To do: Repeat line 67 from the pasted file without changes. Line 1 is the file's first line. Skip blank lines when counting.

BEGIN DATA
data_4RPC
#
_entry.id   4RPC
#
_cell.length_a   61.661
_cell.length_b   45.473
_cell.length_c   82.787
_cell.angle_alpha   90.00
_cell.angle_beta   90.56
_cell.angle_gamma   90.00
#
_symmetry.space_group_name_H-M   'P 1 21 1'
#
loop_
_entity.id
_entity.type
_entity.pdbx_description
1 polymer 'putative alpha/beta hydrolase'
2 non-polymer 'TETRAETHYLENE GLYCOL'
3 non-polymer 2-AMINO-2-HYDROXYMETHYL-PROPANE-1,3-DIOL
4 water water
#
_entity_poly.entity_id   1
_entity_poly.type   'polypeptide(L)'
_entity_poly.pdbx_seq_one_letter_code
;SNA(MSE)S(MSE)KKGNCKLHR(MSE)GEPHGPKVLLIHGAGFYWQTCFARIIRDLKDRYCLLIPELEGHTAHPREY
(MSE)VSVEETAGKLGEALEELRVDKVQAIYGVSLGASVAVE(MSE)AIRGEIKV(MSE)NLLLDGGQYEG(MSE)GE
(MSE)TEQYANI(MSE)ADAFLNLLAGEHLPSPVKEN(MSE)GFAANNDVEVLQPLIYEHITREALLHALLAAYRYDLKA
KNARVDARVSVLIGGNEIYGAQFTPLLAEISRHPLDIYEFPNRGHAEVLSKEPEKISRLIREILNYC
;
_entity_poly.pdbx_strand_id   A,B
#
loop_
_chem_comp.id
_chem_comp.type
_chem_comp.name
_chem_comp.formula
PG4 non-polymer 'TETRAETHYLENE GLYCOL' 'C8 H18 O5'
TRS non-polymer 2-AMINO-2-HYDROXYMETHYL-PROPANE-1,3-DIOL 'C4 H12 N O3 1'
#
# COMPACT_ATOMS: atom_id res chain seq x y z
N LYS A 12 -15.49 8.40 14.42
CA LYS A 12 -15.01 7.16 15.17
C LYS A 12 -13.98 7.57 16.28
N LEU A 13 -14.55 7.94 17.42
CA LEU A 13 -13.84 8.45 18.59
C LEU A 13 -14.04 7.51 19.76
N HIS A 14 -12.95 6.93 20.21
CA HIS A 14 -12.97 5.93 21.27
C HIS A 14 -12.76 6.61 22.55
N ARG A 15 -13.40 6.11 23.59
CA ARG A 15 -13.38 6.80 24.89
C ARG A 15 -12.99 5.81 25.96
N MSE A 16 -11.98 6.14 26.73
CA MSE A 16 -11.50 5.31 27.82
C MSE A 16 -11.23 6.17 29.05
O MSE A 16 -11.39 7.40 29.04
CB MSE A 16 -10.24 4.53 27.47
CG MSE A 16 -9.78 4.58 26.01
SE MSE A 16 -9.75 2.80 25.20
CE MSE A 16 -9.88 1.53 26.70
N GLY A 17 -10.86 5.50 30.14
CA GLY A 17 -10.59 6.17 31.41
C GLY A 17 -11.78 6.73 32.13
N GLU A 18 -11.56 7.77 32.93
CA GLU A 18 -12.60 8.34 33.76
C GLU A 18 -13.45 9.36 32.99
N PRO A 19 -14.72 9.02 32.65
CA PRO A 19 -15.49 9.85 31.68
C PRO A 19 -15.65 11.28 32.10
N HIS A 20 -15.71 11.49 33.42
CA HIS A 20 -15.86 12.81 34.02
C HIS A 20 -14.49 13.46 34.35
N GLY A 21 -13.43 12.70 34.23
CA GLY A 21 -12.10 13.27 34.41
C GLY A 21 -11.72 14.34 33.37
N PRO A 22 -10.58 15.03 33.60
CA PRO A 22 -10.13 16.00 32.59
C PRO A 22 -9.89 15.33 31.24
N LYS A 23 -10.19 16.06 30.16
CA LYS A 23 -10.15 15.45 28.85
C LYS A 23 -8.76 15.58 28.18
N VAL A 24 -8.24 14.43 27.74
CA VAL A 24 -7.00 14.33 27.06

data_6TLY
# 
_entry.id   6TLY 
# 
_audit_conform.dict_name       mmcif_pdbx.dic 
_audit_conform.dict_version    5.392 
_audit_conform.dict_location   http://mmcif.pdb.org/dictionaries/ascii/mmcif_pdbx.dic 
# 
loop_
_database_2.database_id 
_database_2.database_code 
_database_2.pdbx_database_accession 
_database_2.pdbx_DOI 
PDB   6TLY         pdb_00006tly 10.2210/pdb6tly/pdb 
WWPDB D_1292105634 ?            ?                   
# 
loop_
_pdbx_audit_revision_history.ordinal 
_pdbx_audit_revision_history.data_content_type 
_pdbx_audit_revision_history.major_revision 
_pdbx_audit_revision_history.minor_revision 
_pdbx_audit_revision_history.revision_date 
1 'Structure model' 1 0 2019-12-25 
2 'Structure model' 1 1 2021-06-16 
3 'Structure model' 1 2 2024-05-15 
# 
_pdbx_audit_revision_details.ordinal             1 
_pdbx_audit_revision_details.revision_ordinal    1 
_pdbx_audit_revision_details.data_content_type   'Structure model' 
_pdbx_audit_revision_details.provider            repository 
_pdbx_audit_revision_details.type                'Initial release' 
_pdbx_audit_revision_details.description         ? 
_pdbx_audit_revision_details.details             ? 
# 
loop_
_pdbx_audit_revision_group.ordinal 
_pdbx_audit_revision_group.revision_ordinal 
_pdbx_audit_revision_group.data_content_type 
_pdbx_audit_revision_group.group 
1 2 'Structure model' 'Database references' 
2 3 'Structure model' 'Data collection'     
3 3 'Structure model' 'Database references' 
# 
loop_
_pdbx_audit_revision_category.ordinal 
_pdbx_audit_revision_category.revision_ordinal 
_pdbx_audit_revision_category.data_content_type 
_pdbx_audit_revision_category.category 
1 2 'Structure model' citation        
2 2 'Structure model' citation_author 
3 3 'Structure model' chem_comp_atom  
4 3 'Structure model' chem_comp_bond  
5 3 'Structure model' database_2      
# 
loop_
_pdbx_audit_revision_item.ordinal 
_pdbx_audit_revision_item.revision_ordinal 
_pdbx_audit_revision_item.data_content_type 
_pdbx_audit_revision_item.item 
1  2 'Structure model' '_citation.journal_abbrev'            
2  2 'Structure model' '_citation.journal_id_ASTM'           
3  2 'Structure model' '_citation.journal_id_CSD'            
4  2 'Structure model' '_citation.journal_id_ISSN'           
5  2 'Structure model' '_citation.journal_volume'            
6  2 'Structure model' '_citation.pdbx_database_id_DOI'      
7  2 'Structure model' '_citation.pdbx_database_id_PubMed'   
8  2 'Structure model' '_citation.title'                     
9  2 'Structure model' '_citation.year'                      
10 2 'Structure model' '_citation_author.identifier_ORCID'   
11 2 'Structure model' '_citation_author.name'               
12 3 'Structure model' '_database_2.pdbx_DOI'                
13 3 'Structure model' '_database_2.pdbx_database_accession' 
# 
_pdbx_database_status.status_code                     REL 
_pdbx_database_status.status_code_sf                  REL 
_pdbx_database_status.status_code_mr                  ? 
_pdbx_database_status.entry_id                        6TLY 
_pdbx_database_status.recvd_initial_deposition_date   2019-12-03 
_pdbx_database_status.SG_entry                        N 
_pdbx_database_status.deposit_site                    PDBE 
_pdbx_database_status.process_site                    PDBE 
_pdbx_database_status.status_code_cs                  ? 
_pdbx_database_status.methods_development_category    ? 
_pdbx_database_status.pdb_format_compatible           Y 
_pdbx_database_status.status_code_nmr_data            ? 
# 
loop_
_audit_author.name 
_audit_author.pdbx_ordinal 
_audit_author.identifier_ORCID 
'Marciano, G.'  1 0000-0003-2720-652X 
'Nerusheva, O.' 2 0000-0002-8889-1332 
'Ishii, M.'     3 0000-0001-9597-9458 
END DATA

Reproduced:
C GLU A 18 -13.45 9.36 32.99